A little past the middle of a recent screening of Rambo: Last Blood, after Rambo casually dropped a severed head from his pickup truck window, author David Morrell shook his head and laughed to himself — but not because he found it funny.
"In my novel, Rambo is a man bitter about what he learned about himself in war," says the Santa Fe writer of the iconic character he created in 1972's First Blood. "That's not dramatized at all in the new movie. Anyone 40 years or younger won't have the faintest idea what's troubling him."
The man on the screen, he says, isn't his Rambo, a disenfranchised, angry Vietnam War vet coming to terms with the killing he did for a nation he no longer understood — and which no longer understood him.
Fast forward through three sequels, and Rambo (73-year-old Sylvester Stallone) is training horses in Arizona when a Mexican crime cartel kidnaps his niece. Rambo crosses the border to get her back, and then members of the cartel come looking for him. Carnage ensues — and it's a brutal, ugly ride. Characters are raped, drugged, beat up, slashed, shot, and bombed to death. One character has his heart cut out onscreen while he's still breathing.
Though Rambo experiences a flashback or two that hint at trauma in Vietnam, Last Blood's Rambo is so removed from David Morrell's creation that he may just as well have been called John Smith, Morrell says.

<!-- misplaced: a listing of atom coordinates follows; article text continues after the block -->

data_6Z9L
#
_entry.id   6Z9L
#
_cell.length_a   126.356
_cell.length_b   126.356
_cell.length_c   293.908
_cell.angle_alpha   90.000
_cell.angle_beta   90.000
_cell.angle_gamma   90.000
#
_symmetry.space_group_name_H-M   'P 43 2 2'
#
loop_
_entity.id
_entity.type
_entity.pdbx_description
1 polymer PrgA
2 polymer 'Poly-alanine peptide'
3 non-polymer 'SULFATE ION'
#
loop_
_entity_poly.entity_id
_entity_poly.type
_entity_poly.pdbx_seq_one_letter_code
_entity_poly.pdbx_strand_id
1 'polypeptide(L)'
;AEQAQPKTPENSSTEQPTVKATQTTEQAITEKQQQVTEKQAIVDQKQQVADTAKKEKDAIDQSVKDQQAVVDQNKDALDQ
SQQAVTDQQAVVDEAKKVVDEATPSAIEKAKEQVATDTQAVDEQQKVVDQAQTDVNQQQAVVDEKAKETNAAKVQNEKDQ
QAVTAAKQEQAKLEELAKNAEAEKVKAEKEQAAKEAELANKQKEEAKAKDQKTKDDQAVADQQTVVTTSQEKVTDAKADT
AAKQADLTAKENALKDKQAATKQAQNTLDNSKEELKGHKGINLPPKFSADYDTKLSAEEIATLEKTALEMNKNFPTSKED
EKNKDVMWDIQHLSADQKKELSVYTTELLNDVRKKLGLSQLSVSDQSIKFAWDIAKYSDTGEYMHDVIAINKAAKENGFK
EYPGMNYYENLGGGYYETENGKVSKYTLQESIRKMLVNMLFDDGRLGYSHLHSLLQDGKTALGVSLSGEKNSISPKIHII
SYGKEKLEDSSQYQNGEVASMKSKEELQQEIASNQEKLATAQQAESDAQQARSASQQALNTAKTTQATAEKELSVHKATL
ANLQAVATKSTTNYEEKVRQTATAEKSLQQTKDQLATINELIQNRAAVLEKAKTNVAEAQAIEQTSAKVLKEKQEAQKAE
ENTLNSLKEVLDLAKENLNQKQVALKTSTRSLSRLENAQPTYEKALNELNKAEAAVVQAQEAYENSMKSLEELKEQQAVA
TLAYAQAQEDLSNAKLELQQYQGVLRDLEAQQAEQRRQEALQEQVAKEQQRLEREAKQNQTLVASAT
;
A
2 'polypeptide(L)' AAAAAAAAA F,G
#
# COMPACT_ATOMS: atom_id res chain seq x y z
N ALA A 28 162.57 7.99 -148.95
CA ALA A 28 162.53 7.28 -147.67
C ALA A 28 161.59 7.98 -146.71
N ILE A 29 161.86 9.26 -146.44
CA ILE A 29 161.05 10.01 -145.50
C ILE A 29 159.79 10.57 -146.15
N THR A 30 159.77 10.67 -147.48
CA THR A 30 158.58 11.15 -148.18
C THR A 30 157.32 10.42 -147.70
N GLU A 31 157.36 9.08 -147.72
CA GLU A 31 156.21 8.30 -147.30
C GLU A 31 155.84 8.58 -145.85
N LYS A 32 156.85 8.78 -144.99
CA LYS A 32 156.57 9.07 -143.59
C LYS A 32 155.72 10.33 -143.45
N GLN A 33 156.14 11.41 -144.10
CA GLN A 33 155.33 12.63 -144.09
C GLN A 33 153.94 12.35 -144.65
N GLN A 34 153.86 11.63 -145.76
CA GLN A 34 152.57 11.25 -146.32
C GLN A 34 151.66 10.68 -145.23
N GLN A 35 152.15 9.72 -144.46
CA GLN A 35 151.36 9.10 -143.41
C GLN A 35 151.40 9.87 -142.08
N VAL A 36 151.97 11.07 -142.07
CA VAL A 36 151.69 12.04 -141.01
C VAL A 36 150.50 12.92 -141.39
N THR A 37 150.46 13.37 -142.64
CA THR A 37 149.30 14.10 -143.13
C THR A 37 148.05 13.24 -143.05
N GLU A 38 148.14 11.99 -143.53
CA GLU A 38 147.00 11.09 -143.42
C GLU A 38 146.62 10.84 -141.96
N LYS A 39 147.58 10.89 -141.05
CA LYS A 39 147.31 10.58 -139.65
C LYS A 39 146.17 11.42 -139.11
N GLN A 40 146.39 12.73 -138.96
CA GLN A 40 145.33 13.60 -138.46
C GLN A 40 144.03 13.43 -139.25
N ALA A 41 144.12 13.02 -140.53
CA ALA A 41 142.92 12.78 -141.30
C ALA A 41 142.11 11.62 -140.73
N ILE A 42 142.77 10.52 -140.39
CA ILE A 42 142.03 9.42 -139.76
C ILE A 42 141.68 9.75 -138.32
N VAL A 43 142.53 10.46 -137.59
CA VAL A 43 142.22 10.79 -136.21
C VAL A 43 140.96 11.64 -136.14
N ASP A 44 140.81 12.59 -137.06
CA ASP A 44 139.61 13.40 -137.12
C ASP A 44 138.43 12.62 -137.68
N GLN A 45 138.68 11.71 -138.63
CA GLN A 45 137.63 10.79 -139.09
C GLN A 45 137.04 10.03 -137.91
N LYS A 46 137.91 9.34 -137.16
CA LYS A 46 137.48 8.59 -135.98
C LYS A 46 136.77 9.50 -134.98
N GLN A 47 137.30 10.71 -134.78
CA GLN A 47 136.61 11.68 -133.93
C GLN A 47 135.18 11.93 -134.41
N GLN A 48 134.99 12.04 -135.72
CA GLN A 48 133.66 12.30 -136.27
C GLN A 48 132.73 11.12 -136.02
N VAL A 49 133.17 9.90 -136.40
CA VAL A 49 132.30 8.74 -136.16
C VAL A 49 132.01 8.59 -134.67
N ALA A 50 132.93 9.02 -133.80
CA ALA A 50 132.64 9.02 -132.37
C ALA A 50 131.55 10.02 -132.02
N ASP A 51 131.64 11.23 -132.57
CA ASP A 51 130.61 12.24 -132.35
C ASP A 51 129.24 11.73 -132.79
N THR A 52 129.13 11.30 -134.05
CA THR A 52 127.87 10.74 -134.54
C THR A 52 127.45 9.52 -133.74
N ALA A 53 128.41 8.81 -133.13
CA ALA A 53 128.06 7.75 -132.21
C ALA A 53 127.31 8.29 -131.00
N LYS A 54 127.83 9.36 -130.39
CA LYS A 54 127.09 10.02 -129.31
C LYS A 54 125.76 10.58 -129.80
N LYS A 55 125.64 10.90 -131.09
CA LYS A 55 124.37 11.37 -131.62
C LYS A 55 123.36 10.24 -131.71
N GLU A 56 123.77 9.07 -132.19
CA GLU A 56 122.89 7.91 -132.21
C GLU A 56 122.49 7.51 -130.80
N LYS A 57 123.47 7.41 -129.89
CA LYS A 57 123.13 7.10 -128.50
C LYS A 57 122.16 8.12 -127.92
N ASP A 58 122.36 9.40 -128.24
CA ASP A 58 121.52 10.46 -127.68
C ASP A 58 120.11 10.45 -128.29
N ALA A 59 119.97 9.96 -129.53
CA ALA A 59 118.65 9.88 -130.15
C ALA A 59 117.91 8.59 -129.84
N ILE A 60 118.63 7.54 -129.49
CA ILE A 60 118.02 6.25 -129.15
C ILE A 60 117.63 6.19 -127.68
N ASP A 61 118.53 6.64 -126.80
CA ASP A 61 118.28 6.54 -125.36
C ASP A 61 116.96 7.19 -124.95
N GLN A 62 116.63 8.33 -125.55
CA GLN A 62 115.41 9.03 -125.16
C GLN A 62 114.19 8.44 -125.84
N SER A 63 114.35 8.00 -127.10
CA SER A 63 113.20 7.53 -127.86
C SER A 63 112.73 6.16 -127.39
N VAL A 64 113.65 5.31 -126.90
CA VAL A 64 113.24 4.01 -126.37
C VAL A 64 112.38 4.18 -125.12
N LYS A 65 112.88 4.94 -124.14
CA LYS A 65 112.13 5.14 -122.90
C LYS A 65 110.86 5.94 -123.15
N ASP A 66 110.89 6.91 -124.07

"My feeling about the character is that he usually reflects something happening in the culture of the time. If this film is a representation of what's going on in our country, we're doomed."
In this Sept. 26, 2013 file photo, Joseph Hunter, second from left, a former U.S. Army sniper who became a private mercenary, is in the custody of Thai police commandos after being arrested in Bangkok, Thailand. (Associated Press/Sakchai Lalit)
A former Army sergeant who worked as a sniper instructor and carved out a post-military career as a mercenary under the moniker 'Rambo' was sentenced to life in prison for his role in the contract killing of a woman in the Philippines, the Department of Justice announced on Thursday.
As mainland China has risen in the last two decades, it has remained firmly behind the United States in one key area: action movies. No matter how hard they seem to try, if the action movie isn't set during the Qing dynasty, it ends up being a steaming pile of Mǎ shǐ.
The Wolf Warrior series is the latest Chinese attempt to unseat the dying Hollywood tradition of a big budget explosion fest, and it fails harder than the Belt and Road initiative.
You know what what America really needs right now? No, not new and bold war films based on the storied battles of the Forever War. Nah, what we need is another blood-soaked, bulgy-veined rampage starring the action genre’s most iconic PTSD-addled veteran: John Rambo.